(LOLcat, courtesy of http://icanhascheezburger.com/)
Handling animals is a skill learned over time. I’ve got plenty of old scars to prove it.
Cats, when perturbed, can be the most difficult to get a handle on. I’ve got a couple of examples:
I was working at my first job in a clinic when I was a kid, about 14 or 15 years old, in the not-so-bustling metropolis of
. If you don’t know where that is, it’s right next to an even less bustling metropolis called Coldwater, Alabama , which is my hometown. Eastaboga, Alabama
Every summer, the vet I worked for conducted a mobile rabies vaccine clinic. The vet arranged a time to be at a place (like a school or park), and people drove out to meet him there and get a rabies vaccination for their pet. My job, as his assistant, was to do two things: draw up piles of vaccines on the drive between stops, and hold animals while they were injected by the vet. The difficult part of it was that we were outdoors. There were no walls to contain an animal that slipped the owner’s leash or bolted out of a carrier. They were just gone, unless we got lucky enough to catch them.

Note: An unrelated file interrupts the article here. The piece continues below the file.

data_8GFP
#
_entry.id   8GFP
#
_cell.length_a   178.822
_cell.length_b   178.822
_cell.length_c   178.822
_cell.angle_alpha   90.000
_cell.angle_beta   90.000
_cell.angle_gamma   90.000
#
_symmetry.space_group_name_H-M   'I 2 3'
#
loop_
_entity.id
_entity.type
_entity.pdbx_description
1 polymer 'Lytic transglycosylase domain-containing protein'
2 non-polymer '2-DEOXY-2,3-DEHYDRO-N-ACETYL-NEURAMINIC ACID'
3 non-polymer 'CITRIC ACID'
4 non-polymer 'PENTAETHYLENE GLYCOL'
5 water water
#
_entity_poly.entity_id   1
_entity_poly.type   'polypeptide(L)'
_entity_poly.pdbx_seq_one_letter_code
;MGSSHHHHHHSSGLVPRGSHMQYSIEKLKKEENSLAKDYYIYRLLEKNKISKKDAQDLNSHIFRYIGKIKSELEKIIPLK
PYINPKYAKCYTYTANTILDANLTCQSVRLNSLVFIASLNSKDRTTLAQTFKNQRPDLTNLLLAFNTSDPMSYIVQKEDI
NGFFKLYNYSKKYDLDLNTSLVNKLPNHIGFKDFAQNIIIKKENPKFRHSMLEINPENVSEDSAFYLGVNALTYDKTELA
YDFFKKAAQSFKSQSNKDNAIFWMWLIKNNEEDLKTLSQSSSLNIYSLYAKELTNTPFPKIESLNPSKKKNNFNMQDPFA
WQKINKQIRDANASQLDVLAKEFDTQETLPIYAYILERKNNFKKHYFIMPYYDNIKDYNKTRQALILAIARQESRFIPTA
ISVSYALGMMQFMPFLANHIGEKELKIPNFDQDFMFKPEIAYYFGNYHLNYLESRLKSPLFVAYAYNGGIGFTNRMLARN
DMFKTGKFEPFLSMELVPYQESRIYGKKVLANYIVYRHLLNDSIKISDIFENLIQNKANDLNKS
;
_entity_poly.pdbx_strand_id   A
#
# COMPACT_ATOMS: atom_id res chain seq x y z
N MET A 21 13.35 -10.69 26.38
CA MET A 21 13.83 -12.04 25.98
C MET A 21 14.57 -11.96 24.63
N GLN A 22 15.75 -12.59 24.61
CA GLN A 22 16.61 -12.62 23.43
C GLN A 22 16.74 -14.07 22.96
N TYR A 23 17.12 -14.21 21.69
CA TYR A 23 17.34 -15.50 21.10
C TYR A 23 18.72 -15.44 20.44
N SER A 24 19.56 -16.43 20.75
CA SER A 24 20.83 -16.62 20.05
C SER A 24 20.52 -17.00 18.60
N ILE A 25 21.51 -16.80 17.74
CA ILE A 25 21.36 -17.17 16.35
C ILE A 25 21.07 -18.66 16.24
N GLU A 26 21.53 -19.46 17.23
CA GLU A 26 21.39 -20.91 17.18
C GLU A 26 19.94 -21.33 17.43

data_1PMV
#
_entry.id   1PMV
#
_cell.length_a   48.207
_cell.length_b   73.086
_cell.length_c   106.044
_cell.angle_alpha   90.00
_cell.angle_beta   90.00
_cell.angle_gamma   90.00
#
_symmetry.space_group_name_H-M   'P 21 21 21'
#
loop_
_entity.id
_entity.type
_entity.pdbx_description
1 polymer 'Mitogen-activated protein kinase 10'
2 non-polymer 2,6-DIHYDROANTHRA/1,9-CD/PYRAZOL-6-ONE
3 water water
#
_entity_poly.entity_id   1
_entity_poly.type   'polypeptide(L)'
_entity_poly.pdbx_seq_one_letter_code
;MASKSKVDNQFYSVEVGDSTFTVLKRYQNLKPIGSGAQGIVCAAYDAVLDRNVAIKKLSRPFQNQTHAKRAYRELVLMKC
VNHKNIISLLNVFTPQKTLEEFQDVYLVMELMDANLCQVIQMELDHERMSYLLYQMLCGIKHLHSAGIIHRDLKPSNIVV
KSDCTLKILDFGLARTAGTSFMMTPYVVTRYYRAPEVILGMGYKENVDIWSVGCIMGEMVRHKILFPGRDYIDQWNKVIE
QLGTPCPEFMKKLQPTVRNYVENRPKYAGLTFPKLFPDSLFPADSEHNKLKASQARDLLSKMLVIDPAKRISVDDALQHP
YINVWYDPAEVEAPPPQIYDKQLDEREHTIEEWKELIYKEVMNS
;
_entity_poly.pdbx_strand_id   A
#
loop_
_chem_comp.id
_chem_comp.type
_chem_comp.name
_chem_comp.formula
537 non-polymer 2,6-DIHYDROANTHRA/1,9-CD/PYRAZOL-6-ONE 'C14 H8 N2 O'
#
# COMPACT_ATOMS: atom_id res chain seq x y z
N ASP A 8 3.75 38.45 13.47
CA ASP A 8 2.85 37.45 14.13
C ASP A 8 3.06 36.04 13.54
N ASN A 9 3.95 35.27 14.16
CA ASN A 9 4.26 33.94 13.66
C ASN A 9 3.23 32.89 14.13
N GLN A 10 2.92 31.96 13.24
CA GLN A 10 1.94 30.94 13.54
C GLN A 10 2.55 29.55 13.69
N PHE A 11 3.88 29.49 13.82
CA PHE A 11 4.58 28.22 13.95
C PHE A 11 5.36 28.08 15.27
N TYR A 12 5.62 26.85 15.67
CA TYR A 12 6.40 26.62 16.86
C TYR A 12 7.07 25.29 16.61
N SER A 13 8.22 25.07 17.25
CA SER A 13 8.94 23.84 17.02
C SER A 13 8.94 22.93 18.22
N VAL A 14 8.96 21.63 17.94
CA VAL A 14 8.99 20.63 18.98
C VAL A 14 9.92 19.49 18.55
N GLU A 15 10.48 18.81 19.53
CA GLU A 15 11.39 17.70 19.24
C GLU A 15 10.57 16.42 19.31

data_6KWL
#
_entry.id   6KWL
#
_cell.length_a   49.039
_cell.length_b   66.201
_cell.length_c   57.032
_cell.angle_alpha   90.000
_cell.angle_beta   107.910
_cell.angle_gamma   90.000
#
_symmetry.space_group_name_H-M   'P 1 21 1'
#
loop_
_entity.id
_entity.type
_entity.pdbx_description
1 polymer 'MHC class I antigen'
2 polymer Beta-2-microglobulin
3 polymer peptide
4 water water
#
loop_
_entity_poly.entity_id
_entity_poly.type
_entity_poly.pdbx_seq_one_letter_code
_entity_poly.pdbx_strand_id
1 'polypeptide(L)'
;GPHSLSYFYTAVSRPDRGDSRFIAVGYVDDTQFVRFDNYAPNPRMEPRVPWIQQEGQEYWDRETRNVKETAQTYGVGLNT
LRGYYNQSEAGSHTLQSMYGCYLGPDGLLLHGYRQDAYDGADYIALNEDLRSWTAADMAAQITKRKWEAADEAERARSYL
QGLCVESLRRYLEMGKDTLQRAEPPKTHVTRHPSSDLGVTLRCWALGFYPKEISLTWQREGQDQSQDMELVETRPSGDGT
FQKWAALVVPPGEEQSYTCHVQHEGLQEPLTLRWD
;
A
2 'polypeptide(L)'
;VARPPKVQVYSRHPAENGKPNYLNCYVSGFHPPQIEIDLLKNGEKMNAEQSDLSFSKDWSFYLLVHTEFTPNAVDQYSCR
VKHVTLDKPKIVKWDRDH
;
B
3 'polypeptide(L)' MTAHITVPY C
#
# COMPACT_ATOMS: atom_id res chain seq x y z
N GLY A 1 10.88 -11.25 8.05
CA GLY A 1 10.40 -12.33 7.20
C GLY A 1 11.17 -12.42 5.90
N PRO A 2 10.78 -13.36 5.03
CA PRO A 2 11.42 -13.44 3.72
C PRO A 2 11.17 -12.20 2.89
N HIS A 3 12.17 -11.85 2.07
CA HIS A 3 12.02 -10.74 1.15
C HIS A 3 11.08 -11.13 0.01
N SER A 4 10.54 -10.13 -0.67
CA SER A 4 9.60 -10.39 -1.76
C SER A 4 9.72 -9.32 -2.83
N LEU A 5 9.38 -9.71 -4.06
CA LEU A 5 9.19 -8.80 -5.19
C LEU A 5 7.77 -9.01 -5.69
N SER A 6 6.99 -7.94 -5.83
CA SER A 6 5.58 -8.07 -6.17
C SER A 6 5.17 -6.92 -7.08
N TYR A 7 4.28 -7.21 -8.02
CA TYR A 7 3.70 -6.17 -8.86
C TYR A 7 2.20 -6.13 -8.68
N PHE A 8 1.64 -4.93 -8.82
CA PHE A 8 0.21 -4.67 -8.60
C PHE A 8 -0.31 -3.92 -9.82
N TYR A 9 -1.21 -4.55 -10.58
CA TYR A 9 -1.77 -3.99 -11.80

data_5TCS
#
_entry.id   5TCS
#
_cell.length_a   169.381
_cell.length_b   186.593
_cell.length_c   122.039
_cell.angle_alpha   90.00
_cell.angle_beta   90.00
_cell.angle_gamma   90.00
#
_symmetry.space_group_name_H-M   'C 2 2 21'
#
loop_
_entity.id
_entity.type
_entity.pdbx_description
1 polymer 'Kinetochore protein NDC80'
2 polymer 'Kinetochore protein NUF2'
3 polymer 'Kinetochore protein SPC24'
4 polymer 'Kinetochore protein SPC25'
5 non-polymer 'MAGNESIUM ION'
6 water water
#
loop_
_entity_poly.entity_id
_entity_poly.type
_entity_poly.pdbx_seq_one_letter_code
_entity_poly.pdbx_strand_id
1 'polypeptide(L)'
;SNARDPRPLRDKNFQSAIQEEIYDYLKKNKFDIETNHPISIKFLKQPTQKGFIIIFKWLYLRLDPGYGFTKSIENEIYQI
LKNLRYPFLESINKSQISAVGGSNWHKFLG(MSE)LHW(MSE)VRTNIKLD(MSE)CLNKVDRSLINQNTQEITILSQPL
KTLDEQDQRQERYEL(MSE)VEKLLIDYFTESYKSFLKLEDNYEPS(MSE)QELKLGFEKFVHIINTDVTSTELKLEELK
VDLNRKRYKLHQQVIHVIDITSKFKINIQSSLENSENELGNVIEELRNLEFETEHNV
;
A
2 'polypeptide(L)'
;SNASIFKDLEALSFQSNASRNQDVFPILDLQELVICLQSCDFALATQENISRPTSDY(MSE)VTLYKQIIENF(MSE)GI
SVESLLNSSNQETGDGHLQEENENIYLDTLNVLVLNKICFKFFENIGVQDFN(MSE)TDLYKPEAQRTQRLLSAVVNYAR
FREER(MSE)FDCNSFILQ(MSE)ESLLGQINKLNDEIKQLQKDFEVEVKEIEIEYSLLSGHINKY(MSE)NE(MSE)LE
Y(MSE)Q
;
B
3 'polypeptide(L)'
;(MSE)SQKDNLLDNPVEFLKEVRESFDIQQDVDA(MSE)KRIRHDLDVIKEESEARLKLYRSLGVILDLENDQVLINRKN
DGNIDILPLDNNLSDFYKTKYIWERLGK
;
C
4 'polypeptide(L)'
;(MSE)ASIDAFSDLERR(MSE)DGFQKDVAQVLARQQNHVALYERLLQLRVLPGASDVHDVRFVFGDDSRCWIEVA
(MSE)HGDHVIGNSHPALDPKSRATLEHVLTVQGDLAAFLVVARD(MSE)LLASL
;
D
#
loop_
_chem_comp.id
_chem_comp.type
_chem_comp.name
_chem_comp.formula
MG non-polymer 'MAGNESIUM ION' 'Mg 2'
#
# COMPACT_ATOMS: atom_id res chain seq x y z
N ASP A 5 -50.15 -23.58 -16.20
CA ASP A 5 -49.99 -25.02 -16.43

That particular day was a beautiful day to be working outside. Fresh air, no telephones, and bright sunshine. Nothing could be better.
We had worked our way through a couple dozen dogs and cats when a very nice older couple walked up and asked if we could vaccinate their cat last, because it was extremely afraid of dogs. Sure thing. After everybody else was gone, they dragged a terrified black and white tomcat out from under the seat of their Cadillac. I asked the owners if I could hold him while we gave the shot, and they were more than happy to hand him over. I was holding him at about hip level (we didn’t have a table to work on) as the vet gave the injection. I heard two things next. One was the click of the cover going back onto the needle as my boss capped it, and the other was my boss saying “Oh no…”
I turned, thinking that he had stuck himself. Wrong. As I looked down, I saw that a stray dog had walked up on the scene to investigate the cat I was holding.